It was a rainy Sunday night, with the typical wind chills of early November in Ann Arbor, when I went to see the film with some of my colleagues. We had just come from a fantastic dinner of pizza, including margherita pizza — my favorite kind of pizza — and joined the ranks of Loving Vincent moviegoers lined up outside of Michigan Theater.

Luckily, we had arrived just in time not to miss the beginning of the film itself. The whole lot of us settled upstairs in the balcony, appreciating the extravagance of the Michigan Theater’s classic theater setting and ambience. As soon as we settled into our seats, the lights dimmed and the screen flitted between trailers of upcoming indie films and the like. And then, at long last, Loving Vincent painted itself across the screen.

In a word, Loving Vincent was…divine. Artistic. Exquisite. Every second of it, quite literally the epitome of a painting in motion, enraptured the audience with its imagery.

Honestly, the second the movie opened, I was already mesmerized by the names rolling on the screen through their careful and immaculate brushstrokes. I was watching the lines of colors, imitating Vincent’s illustrious and iconic style, move across the screen in unison to depict movement. It was enrapturing.

I felt chills go down my spine.

The movie opens with the most renowned and perhaps most well-known work by the artist: Starry Night — hooking every audience member with its fine brush work and celebrated imagery as one of the most historically reputable works of art. It was so meaningful to see that be the opening scene to a film revolving around the artist, to whom the film is dedicated for, I was just captivated and touched by it. And then, when that Starry Night picture began to actually move, animated brushstrokes depicting the scene, my heart melted. Such an extraordinary picture transformed into a setting for a narrative to take place. It was the most fitting way to tell the biography of Vincent van Gogh.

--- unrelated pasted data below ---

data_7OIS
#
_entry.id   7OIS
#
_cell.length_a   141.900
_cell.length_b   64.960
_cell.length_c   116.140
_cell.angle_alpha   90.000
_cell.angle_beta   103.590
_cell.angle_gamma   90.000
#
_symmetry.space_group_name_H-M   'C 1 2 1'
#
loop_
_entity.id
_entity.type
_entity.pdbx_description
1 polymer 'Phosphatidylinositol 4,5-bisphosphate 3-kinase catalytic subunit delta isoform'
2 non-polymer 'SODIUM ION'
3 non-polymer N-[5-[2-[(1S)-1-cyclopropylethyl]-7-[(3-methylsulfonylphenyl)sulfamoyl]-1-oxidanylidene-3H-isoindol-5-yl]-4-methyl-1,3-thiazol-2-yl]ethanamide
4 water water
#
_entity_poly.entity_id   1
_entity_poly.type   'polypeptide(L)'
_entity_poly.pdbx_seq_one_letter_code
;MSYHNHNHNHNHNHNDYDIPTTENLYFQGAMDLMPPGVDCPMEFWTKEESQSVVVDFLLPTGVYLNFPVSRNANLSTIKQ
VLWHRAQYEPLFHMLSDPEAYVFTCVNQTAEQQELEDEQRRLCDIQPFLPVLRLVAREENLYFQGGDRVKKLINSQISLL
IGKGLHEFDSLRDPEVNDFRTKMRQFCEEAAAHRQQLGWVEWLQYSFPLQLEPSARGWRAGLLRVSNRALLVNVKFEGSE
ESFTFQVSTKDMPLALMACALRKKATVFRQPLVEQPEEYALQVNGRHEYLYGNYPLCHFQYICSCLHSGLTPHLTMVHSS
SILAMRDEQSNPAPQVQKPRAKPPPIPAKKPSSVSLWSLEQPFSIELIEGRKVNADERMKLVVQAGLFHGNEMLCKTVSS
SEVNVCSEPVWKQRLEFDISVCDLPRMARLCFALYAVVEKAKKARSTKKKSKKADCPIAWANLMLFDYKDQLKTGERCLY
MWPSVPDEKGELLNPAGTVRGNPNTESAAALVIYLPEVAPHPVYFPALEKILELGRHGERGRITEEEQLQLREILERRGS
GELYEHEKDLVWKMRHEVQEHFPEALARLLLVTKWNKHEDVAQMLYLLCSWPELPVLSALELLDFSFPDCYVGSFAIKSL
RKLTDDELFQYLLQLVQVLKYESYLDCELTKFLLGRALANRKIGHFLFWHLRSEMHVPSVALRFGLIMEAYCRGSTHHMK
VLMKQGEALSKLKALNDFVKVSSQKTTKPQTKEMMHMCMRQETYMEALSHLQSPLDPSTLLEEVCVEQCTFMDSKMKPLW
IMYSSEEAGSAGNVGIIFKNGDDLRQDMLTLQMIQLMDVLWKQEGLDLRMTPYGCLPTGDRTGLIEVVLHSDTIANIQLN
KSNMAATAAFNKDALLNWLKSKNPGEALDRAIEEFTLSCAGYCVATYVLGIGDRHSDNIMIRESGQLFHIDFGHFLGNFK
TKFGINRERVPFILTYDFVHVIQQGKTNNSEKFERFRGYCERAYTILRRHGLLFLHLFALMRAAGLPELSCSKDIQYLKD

As for the narrative itself — the story follows Armand Roulin, who is to hand-deliver a letter from Vincent to Theo van Gogh, Vincent’s brother. In this narrative, Armand learns more and more about the late artist Vincent, who had been a new artistic sensation in Paris at 28 but took his life while at the verge of his own impending success as an artist. Although skeptical and critical of Vincent in the beginning, Armand slowly grows wistful and fond of him. In fact, Armand even comes to Vincent’s defense when bad gossip arises and surrounds his death and reputation.

I’ll spare you all the details, but basically — the film follows Armand, a man who seems far detached from having any relation or kinship with Vincent van Gogh, and Armand’s journey to find the truth behind Vincent’s death — whether it was a suicide or a murder, what his motives were, who Vincent van Gogh truly was.

Ultimately the film really is a biography of Vincent van Gogh, which doesn’t lend itself to having that much opportunity to deviate from reality and express creativity and imagination as wildly as possible, as one might expect from an animated film. I have heard criticisms of the writing in Loving Vincent that claim the story is hard to follow, but they heralded the artistry of the film itself. Animation is a breathtaking craft, and it’s painfully difficult, and being able to dedicate an entire feature film of animated oil paintings for Vincent van Gogh is truly the only way to express his biography, I’d say. I personally don’t have a bad opinion of this film, having been so mesmerized by the immaculate craft of the moving pictures.

Now, my colleagues and myself hail from the art and design school at the University of Michigan, and inevitably we were drawn by the uniquely beautiful craft of the film, especially because we all express an interest in the art of animation. Safe to say we were all very moved and absolutely amazed by the sheer amount of work and effort required to make Loving Vincent and transform his most distinguished and impactful works of art into moving pictures.

If you have not seen Loving Vincent, I hope you at least consider it! If not for the story or biography of the great artist Vincent van Gogh, then for the beautiful craft of the film and its hundreds of artists who carefully painted and animated each frame of the film.

Go and love Vincent!